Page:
In one of his final meetings, Bill Johnson encouraged the business community to keep doing what it can to attract companies to the Sunshine State.
“I traveled about 30,000 miles in the last year or so and I’ve been in almost every single county in the state,” said Johnson, the departing head of Enterprise Florida. “I get the sense of excitement that’s occurring in our state, because in our state we work as one. We work as one team.”
In March, Gov. Rick Scott announced Johnson was leaving the organization. The announcement came shortly after the end of the 2016 legislative session, when lawmakers refused to approve $250 million to create the Enterprise Florida trust fund. It also coincided with Scott’s announcement that he tasked David Wilkins, the former head of the Department of Children & Families, with a review of the public-private economic development agency.
“As we know, Enterprise Florida is headed in a new direction,” said Johnson during the Enterprise Florida Board of Directors meeting in Naples on Wednesday. “I … believe that change, while sometimes difficult, is often a good thing.”
A review of the state’s public-private economic development agency released Wednesday found it could save $6 million through a series of cuts, including slashing 27 positions and reducing operating costs.
Johnson’s last day is June 24. He will receive $132,500 as part of his separation agreement, but won’t receive a bonus he would have received had he stayed through June 30.
Johnson, who spent 35 years with Miami-Dade County government before joining Enterprise Florida, praised the organization for its new marketing plan, and said its business development and international programs continue to excel.
“Public-private partnerships play an important role in how we sell Florida,” said Johnson. “I came into this position firmly believing in the power of public-private partnerships. I leave this position even more convinced that it’s these partnerships that constitute the powerful tool in carrying on the Enterprise Florida, and state of Florida, mission.”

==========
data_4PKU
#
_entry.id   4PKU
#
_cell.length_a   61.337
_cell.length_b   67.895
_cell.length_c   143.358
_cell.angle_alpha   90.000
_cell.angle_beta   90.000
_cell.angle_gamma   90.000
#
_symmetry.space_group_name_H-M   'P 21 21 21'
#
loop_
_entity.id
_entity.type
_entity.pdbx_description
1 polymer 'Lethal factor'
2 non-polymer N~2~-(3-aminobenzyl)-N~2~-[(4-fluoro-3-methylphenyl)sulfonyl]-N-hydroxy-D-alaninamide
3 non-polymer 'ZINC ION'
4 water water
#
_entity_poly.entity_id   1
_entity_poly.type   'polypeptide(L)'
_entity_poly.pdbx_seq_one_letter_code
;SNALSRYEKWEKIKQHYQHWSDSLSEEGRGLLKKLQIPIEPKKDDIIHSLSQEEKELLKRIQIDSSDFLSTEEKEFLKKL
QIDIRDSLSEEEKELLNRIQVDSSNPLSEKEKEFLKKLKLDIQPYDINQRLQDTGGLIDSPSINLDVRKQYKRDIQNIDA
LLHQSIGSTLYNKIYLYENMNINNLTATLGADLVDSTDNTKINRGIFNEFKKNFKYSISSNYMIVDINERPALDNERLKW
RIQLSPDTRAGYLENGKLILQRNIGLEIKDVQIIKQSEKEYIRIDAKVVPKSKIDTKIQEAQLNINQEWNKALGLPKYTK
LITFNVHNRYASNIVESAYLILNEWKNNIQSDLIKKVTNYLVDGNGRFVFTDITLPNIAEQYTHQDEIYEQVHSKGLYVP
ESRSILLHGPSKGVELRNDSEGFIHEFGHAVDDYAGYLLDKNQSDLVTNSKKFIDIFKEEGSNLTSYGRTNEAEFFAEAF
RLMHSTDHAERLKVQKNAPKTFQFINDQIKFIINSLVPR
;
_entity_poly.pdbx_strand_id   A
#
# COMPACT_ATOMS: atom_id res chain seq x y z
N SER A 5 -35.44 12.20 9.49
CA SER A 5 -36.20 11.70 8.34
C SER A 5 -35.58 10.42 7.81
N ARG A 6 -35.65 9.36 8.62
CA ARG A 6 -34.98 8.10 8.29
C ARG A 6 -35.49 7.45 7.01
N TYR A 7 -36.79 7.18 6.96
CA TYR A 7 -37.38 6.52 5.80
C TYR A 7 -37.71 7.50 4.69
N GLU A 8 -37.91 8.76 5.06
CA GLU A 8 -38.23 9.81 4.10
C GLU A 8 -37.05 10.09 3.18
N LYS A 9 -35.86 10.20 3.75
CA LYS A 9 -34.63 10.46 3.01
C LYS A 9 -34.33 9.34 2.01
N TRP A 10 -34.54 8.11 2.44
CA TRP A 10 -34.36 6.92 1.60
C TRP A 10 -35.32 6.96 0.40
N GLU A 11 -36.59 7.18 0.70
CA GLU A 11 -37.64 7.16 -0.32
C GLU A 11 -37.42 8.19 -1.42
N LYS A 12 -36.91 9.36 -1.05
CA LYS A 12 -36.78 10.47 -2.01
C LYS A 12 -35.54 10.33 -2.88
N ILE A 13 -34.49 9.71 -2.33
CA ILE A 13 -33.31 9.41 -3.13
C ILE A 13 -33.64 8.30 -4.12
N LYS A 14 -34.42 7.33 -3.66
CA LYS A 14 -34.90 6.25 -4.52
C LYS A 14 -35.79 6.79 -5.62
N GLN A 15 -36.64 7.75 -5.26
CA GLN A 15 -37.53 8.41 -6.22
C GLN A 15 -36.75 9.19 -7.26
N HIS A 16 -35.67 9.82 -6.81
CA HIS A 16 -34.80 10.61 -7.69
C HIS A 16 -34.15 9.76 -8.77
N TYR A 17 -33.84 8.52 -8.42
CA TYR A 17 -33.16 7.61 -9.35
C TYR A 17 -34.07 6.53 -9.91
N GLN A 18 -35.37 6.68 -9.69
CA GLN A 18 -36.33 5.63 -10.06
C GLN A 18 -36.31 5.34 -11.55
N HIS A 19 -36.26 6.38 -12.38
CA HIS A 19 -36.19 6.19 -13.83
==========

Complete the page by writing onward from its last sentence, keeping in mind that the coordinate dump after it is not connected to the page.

Johnson encouraged Enterprise Florida officials to continue to work with others to improve the state’s economy, telling the Board of Directors that building relationships is key to economic development.
“I hope that this organization going forward will continue to make relationships, particularly at the local level, a top priority,” he said. “As we all understand and we all know, economic development cannot be done in a silo. If you’re going to be successful, it’s all about effective, true partnerships.”
Scott appointed Johnson as the organization’s CEO in January 2015. On Wednesday, Johnson applauded the governor, saying the Naples Republican is a “tireless leader.”
“He is a champion. He is much more than the jobs governor; he is a leader,” he said of Scott. “While we did not get everything we sought last session, no one has worked harder to make a case for economic development than our governor.”
The Naples Daily News reported Wednesday that Johnson had not decided on his plans after he leaves Enterprise Florida. Johnson told his board that he plans to stay in Florida and continue to promote the state.
“I will continue to work hard as a Floridian … to support you and work with you to further your efforts to grow,” he said.